There Are Billions in Unclaimed Assets Out There. Some Could Be Yours.

Estimates vary, but government agencies have tens of billions of dollars’ worth of bank accounts, insurance policies and other forgotten holdings.
Before his mother died in 2018 at the age of 84, Thomas G. Plante used some of his time on frequent visits to her home in Rhode Island to help get her estate in order.
Early on, he found a life insurance policy that a relative had bought for her in 1933, when she was born. Because his mother had always lived in Rhode Island, Mr. Plante searched the state’s unclaimed property website for other assets.
“I knew that if there was any money, that’s where it would be,” he said. “Once you start looking, you find — wow! — she had a bank account I didn’t know about.” He also found that she owned a few shares of stock in AT&T, SBC Communications and Brighthouse Life Insurance, and had a number of uncashed dividend checks.
The total value of her financial assets was modest, a little more than $10,000, but Mr. Plante, 59, said it was enough to give her a proper funeral, which was important to his mother, who was Catholic.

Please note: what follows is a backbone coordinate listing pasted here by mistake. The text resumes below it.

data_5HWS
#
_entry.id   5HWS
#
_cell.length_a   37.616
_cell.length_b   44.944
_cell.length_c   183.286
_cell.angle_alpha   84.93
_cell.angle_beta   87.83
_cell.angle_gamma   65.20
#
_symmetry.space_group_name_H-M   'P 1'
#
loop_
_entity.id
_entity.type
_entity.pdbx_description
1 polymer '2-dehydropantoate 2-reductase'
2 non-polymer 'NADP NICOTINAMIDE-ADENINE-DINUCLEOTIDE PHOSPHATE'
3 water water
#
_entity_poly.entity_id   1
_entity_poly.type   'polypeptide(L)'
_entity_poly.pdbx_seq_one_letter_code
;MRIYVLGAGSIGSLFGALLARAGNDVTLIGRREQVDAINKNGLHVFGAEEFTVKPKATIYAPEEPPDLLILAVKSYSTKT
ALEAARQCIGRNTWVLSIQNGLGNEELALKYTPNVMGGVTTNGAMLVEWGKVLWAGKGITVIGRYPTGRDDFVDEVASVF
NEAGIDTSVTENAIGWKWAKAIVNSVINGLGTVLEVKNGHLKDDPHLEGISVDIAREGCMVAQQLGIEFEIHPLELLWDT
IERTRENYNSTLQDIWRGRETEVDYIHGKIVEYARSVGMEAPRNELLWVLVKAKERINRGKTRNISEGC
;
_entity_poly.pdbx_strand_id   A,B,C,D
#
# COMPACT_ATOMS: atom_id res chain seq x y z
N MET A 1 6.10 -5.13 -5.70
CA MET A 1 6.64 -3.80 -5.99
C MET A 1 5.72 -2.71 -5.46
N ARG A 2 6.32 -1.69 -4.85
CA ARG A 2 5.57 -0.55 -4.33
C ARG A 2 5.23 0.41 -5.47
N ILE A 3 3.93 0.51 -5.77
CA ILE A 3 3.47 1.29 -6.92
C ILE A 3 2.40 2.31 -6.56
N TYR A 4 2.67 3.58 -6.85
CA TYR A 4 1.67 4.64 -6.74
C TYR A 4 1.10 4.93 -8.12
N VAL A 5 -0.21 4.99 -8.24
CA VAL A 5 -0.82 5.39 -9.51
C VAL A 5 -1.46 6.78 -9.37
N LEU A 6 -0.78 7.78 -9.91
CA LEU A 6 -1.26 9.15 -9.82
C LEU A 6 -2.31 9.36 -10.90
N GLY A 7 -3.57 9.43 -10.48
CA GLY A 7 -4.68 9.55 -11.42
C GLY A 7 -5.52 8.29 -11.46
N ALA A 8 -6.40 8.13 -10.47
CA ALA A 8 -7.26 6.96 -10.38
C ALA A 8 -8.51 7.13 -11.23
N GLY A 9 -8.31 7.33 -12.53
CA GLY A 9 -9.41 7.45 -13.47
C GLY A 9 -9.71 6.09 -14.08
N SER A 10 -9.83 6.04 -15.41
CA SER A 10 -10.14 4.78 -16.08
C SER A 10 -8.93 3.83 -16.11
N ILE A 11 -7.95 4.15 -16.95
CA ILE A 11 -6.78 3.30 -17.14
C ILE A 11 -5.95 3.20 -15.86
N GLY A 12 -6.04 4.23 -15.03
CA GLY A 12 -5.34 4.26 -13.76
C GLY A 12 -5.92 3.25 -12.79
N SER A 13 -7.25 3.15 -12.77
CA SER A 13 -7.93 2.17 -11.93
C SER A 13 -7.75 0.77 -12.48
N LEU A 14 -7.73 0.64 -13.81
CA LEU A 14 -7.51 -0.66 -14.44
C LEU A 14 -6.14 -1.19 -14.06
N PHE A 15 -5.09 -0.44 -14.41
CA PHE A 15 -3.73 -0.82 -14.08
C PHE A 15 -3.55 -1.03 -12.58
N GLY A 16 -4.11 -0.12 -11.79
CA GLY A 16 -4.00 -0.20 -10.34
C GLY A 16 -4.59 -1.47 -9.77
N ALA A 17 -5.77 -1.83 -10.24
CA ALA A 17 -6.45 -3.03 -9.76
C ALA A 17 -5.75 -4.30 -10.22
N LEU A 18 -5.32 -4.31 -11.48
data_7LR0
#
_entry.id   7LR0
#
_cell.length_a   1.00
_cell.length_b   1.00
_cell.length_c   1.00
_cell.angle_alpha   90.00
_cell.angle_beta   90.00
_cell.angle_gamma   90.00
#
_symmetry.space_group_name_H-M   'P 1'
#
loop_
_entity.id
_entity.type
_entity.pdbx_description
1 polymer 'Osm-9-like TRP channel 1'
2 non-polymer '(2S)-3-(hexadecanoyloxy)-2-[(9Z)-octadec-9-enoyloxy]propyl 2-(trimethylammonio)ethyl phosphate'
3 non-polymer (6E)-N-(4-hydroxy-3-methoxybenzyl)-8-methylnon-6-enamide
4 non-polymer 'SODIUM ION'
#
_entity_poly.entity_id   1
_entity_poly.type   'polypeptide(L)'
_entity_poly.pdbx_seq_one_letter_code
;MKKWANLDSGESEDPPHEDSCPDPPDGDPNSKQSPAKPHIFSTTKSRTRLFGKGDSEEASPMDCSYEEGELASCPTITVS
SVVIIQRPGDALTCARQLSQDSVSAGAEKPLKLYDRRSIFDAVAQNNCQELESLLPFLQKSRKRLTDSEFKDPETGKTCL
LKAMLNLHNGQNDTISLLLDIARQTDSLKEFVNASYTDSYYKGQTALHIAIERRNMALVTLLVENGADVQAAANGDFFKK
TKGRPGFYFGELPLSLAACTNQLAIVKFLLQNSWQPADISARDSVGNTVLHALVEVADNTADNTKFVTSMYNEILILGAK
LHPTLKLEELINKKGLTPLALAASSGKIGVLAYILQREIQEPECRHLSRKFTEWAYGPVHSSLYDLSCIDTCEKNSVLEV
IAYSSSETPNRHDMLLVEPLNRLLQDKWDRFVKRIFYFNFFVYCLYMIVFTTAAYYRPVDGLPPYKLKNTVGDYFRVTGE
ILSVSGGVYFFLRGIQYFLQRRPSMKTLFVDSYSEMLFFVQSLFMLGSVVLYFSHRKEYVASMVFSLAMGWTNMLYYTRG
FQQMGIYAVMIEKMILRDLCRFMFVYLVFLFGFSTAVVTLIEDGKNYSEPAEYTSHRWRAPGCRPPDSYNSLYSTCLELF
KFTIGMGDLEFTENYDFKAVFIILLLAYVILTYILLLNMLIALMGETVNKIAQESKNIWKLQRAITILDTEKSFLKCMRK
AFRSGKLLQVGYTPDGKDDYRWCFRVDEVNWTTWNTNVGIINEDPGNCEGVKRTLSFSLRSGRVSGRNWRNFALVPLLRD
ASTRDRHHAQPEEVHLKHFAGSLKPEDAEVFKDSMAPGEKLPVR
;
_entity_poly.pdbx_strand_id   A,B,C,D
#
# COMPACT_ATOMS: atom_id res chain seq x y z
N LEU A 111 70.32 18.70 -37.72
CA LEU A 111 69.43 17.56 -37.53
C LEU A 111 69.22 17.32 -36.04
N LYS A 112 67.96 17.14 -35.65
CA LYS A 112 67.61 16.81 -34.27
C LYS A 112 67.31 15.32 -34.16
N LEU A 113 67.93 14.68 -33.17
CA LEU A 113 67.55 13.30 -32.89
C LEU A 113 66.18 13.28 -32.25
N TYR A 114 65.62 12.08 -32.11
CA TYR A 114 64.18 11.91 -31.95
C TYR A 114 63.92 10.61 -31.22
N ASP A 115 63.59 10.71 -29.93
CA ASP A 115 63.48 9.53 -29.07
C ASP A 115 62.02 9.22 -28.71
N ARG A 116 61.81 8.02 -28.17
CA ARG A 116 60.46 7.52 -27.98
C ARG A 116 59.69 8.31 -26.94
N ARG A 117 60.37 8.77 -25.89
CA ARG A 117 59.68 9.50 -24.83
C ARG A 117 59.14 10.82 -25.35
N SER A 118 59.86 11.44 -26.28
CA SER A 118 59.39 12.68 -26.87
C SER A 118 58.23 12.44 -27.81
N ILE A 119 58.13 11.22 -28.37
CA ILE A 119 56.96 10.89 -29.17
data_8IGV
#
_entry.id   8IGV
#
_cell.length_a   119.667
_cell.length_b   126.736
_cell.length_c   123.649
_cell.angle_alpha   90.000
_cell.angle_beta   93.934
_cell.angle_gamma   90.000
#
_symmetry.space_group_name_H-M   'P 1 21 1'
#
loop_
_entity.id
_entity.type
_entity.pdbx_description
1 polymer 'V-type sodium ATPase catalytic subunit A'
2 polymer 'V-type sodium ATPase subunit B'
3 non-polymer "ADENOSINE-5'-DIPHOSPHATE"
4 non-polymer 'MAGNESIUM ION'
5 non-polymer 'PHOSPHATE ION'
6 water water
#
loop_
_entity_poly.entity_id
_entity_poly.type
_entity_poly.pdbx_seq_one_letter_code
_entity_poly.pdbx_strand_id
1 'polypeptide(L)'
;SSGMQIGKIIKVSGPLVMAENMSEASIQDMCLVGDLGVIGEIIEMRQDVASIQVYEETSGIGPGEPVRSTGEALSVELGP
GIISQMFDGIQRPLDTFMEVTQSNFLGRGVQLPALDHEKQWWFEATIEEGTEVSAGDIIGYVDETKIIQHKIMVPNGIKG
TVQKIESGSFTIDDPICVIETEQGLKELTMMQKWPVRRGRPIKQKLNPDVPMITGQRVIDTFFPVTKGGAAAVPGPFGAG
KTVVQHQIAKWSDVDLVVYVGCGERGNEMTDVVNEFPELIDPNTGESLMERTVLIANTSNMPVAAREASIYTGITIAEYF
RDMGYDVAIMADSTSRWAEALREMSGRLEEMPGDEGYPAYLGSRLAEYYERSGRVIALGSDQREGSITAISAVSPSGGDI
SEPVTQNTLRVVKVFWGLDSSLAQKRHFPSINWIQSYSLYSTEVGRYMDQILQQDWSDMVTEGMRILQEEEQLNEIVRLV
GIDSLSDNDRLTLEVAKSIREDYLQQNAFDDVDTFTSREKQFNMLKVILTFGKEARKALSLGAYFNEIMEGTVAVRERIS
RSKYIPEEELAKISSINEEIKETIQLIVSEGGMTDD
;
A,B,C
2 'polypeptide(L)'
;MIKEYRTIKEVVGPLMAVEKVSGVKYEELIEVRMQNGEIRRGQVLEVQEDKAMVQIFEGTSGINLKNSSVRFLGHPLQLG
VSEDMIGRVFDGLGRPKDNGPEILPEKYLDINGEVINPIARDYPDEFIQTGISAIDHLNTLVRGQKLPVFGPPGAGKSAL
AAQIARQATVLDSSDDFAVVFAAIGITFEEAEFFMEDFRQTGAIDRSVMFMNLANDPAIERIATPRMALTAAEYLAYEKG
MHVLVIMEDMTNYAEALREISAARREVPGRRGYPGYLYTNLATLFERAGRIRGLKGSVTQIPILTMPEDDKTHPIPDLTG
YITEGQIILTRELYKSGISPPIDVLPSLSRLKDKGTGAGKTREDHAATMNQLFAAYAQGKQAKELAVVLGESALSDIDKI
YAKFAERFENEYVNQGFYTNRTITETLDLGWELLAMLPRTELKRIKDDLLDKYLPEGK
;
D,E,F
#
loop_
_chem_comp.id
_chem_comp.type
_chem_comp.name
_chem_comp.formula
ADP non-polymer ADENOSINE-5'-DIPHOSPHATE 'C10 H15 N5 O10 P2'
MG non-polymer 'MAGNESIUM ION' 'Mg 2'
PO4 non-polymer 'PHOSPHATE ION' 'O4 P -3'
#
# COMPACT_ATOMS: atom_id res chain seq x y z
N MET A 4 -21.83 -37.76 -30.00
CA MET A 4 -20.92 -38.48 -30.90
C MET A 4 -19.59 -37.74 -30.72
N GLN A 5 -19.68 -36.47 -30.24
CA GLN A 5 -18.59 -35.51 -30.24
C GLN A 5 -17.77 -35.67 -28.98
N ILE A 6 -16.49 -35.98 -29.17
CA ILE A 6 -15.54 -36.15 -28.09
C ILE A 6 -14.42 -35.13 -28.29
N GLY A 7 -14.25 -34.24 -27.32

Mr. Plante’s mother was one of many people for whom government agencies hold tens of billions of dollars’ worth of bank accounts, insurance policies, stocks, bonds, jewelry and other unclaimed assets. The owners of those assets have died, moved without leaving a new address or simply lost track of their property.
No government agency tracks the value of all unclaimed assets throughout the country, but independent estimates, including for matured Treasury savings bonds, run as high as $80 billion. And the total has been growing faster than states can find owners or heirs.
In 2015, the most recent year for which complete statistics are available, state agencies returned $3.235 billion to the rightful owners, but the agencies received $7.763 billion in new assets. Gift cards are a fairly recent source of revenue in some states, which claim the value on those cards when they aren’t redeemed by the recipient. (In other states, the value on the card goes back to whoever issued it.)
States and federal agencies publicize their efforts to deliver unclaimed assets to the correct party, but it can be challenging for heirs to establish ownership after the death of the named owner, whether it is a parent, a partner, a sibling or a spouse. Careful record-keeping by people with assets and their families, as well as improved access to government records, can make it easier for survivors to find their property and claim it.

Leave a Reply

Your email address will not be published. Required fields are marked *

You may use these HTML tags and attributes:

<a href="" title=""> <abbr title=""> <acronym title=""> <b> <blockquote cite=""> <cite> <code> <del datetime=""> <em> <i> <q cite=""> <s> <strike> <strong>